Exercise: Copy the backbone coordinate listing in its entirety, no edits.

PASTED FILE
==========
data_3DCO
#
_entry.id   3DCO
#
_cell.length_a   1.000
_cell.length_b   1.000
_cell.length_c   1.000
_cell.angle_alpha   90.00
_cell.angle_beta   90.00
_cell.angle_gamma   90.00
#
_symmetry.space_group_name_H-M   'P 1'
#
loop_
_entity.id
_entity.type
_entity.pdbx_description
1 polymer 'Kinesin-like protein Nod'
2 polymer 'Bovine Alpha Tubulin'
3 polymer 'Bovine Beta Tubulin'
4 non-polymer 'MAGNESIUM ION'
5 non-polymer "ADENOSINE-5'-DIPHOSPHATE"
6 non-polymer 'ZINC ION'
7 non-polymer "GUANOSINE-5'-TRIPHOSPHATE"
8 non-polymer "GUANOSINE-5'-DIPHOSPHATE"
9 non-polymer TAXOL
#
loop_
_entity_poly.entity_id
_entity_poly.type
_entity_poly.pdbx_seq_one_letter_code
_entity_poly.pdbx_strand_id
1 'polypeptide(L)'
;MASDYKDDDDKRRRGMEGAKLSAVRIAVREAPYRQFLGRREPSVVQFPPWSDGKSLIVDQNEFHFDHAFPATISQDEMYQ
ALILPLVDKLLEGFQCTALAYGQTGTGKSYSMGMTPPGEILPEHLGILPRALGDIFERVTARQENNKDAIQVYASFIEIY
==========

data_3DCO
#
_entry.id   3DCO
#
_cell.length_a   1.000
_cell.length_b   1.000
_cell.length_c   1.000
_cell.angle_alpha   90.00
_cell.angle_beta   90.00
_cell.angle_gamma   90.00
#
_symmetry.space_group_name_H-M   'P 1'
#
loop_
_entity.id
_entity.type
_entity.pdbx_description
1 polymer 'Kinesin-like protein Nod'
2 polymer 'Bovine Alpha Tubulin'
3 polymer 'Bovine Beta Tubulin'
4 non-polymer 'MAGNESIUM ION'
5 non-polymer "ADENOSINE-5'-DIPHOSPHATE"
6 non-polymer 'ZINC ION'
7 non-polymer "GUANOSINE-5'-TRIPHOSPHATE"
8 non-polymer "GUANOSINE-5'-DIPHOSPHATE"
9 non-polymer TAXOL
#
loop_
_entity_poly.entity_id
_entity_poly.type
_entity_poly.pdbx_seq_one_letter_code
_entity_poly.pdbx_strand_id
1 'polypeptide(L)'
;MASDYKDDDDKRRRGMEGAKLSAVRIAVREAPYRQFLGRREPSVVQFPPWSDGKSLIVDQNEFHFDHAFPATISQDEMYQ
ALILPLVDKLLEGFQCTALAYGQTGTGKSYSMGMTPPGEILPEHLGILPRALGDIFERVTARQENNKDAIQVYASFIEIY